Another game, another 4-3 loss to the Rays. This time, though, it was the Orioles who rallied in the ninth -- scoring a run on a Garrett Atkins ground rule double to cut the lead to 4-3 -- but Brian Roberts flied out to center field with two outs and Felix Pie, the tying run, on third base.
As if the Orioles needed another lesson in how important it is to add to a lead late in a game, the Rays, and particularly Evan Longoria, demonstrated that perfectly when Longoria homered in the bottom of the eighth to give the Rays a two-run lead (4-2). That run proved to be the difference as closer Rafael Soriano again had an adventurous ninth inning (two hits, one earned run).
However, the story of the game was the tremendous start by Matt Garza. Garza threw 114 pitches in eight strong innings, allowing just four hits and one earned run while striking out nine and walking only two. Garza's most effective pitch last night was his overpowering fastball, but he also efficiently mixed several sliders and curveballs into his attack to keep O's batters off balance.
For the second straight game, Rays pitchers held Roberts (0-5) hitless, demonstrating that one of the best ways to prevent the Orioles from scoring a bunch of runs is to keep Roberts from getting on base -- no easy task. After battling back from a back injury and a stomach illness, Roberts predictably looks a little rusty and will probably need a few games to get back in the swing of things (sorry for the pun).
O's hitters collected just six hits and two walks and left seven runners on base. Matt Wieters had the only multi-hit game for the O's, going 2-4 with two singles. Wieters also reached on an error in the first inning that allowed Nick Markakis to score all the way from second. The other hits -- all singles besides Atkins's double in the ninth -- belonged to Adam Jones (1-4), Miguel Tejada (1-3, one RBI, one HBP), and Nolan Reimold (1-4). Luke Scott seemed to struggle the most at the plate against Garza, going 0-4 and striking out three times.
In terms of pitching and defense, the O's were pretty solid again. Jeremy Guthrie gave up three earned runs in 6.1 innings, striking out six and walking two. Similar to Kevin Millwood's first start, Guthrie cruised in the first few innings and started to struggle around the fourth and fifth. Will Ohman was effective for the second straight game, retiring all three batters he faced. However, Cla Meredith, who relieved Ohman, gave up the eventual deciding run when he allowed Longoria's solo home run in the eighth. The O's also didn't make any errors and turned two double plays (more on one of them in a second).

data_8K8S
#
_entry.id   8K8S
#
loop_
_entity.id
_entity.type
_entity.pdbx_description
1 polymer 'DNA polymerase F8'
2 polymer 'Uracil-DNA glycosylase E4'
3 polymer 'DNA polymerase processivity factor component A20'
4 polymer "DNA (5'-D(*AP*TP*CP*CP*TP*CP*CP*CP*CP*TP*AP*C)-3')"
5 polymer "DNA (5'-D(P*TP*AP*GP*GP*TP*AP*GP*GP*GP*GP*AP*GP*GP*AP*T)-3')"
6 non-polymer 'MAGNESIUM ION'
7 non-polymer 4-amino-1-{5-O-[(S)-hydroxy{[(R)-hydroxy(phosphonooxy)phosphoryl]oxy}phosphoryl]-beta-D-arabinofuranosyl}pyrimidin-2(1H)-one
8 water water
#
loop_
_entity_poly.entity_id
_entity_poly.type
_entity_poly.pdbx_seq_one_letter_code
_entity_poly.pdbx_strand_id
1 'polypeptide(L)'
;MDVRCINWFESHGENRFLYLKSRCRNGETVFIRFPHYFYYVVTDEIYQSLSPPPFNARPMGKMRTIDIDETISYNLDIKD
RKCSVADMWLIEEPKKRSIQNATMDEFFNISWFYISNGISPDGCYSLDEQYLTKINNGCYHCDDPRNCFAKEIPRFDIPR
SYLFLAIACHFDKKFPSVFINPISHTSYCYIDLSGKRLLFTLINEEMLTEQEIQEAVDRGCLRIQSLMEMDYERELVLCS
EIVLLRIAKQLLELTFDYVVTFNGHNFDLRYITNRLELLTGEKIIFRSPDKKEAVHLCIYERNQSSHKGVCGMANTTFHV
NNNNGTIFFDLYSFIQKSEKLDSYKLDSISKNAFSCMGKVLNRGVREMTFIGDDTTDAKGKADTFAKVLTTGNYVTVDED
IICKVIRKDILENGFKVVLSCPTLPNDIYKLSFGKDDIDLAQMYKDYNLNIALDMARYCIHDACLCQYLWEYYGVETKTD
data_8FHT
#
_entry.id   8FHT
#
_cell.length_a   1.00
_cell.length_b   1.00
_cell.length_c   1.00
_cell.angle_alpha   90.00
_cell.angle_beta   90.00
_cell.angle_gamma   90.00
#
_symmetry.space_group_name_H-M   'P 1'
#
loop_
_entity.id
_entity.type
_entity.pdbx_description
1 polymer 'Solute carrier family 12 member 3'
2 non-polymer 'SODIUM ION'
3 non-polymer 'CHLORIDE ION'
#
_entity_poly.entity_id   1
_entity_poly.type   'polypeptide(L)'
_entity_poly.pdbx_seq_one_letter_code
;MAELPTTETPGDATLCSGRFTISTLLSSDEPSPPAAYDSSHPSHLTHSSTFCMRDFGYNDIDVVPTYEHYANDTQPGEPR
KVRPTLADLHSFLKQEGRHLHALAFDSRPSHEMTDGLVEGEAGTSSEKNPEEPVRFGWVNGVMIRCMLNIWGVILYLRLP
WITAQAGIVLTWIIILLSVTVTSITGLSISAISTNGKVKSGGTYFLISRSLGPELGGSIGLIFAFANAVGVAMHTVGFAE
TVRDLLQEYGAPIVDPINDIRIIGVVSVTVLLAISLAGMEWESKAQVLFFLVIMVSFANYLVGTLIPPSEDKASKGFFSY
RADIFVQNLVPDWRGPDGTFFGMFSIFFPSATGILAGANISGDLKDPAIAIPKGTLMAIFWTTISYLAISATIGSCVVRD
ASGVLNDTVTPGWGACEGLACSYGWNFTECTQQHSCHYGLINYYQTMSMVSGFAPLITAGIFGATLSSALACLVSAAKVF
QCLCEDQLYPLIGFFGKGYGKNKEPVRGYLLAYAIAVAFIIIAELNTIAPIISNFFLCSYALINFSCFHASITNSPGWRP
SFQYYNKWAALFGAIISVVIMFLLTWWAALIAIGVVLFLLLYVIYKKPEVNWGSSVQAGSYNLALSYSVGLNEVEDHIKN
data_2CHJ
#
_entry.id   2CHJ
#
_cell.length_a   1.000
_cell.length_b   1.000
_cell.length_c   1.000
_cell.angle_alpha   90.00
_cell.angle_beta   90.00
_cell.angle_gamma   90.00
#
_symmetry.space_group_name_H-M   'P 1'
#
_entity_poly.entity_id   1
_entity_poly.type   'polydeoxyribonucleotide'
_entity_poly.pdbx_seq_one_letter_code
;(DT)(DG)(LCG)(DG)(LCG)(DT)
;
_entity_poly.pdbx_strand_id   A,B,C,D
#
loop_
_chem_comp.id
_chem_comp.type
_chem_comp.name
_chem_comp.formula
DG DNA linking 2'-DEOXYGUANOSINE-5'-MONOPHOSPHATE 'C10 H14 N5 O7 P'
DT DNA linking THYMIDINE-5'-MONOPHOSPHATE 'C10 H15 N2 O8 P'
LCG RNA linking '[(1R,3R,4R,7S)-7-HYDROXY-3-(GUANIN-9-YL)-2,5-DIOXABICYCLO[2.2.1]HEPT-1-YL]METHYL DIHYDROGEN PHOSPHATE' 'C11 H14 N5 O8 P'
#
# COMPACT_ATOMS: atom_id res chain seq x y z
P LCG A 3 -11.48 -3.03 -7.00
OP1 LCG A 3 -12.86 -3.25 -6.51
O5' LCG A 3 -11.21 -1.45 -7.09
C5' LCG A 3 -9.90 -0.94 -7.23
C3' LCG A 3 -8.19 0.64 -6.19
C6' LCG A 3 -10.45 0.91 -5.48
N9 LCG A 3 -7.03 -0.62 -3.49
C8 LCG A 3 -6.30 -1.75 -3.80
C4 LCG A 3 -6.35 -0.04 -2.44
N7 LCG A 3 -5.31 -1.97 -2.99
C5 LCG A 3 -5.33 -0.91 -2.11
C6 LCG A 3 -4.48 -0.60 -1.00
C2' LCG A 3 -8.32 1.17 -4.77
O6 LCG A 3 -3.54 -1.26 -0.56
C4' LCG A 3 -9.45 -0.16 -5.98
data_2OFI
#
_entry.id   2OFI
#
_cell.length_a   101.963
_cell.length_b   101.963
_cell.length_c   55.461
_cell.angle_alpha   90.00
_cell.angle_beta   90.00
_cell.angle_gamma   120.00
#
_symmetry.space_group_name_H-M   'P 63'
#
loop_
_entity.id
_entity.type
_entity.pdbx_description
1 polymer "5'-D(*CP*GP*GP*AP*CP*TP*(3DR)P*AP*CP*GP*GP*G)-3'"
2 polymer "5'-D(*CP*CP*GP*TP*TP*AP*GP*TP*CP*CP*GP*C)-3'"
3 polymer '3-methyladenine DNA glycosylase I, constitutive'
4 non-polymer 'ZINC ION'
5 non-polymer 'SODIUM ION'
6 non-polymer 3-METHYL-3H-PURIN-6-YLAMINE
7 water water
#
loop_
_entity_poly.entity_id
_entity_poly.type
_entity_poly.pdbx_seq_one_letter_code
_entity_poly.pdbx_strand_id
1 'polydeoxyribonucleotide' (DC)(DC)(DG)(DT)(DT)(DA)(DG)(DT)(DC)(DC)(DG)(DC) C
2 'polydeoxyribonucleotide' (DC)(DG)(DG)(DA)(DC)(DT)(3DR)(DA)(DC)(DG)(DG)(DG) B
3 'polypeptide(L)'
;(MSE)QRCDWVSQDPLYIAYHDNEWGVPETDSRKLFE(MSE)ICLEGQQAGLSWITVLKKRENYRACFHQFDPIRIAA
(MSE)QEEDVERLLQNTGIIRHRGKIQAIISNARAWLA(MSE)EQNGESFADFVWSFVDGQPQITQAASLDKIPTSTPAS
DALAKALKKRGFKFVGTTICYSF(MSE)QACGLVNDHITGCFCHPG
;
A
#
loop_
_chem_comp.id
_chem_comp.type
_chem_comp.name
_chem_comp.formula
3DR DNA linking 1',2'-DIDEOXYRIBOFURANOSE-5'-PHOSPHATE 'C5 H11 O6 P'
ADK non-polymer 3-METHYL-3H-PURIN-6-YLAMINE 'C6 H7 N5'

This game was well-played for the most part, but it had a couple of moments that reminded me of the O's from last season. In the bottom of the fifth, on a Carl Crawford ground ball to first, Atkins fielded the ball and then oddly enough ran into Guthrie, who was trying to cover first on the play. Fortunately for the O's, Crawford overran the base, allowing Atkins the chance to flip the ball to Roberts for the out. That play wasn't really anyone's fault, but it's easy to see why Atkins isn't necessarily a natural at first base.
Another odd play took place in the bottom of the seventh and again involved Crawford. With a 3-2 count, Crawford appeared to check his swing at a ball low and away and headed down to first base. Home plate umpire Kerwin Danley was convinced that Crawford swung at the ball -- replays showed he clearly did not -- and called him out instead of motioning to the third base umpire for help. But that wasn't all; Reid Brignac, who was on first at the time after a single, figured that Crawford had walked and started to go down to second base. Wieters, who obviously was paying attention since he was in the middle of the action, fired the ball down to second for the double play. Crawford, who still didn't know what had really happened and was basically to first base at this point, proceeded to throw a mini-temper tantrum and actually threw his helmet, yet he was able to stay in the game. Maybe Danley realized he had made an awful call and decided not to make the situation any worse by throwing Crawford out of the game. Rays fans, obviously more than a little unhappy with the call and ensuing double play, decided to boo Danley for the rest of the game, which was funny for a few minutes but got old fast. Now if that's not Orioles baseball, I don't know what is.
The O's fell to 0-2 with the loss but shouldn't feel too bad about themselves since they've been close to wins in both games. The O's can salvage the series a bit with a win tonight when Brian Matusz faces Jeff Niemann.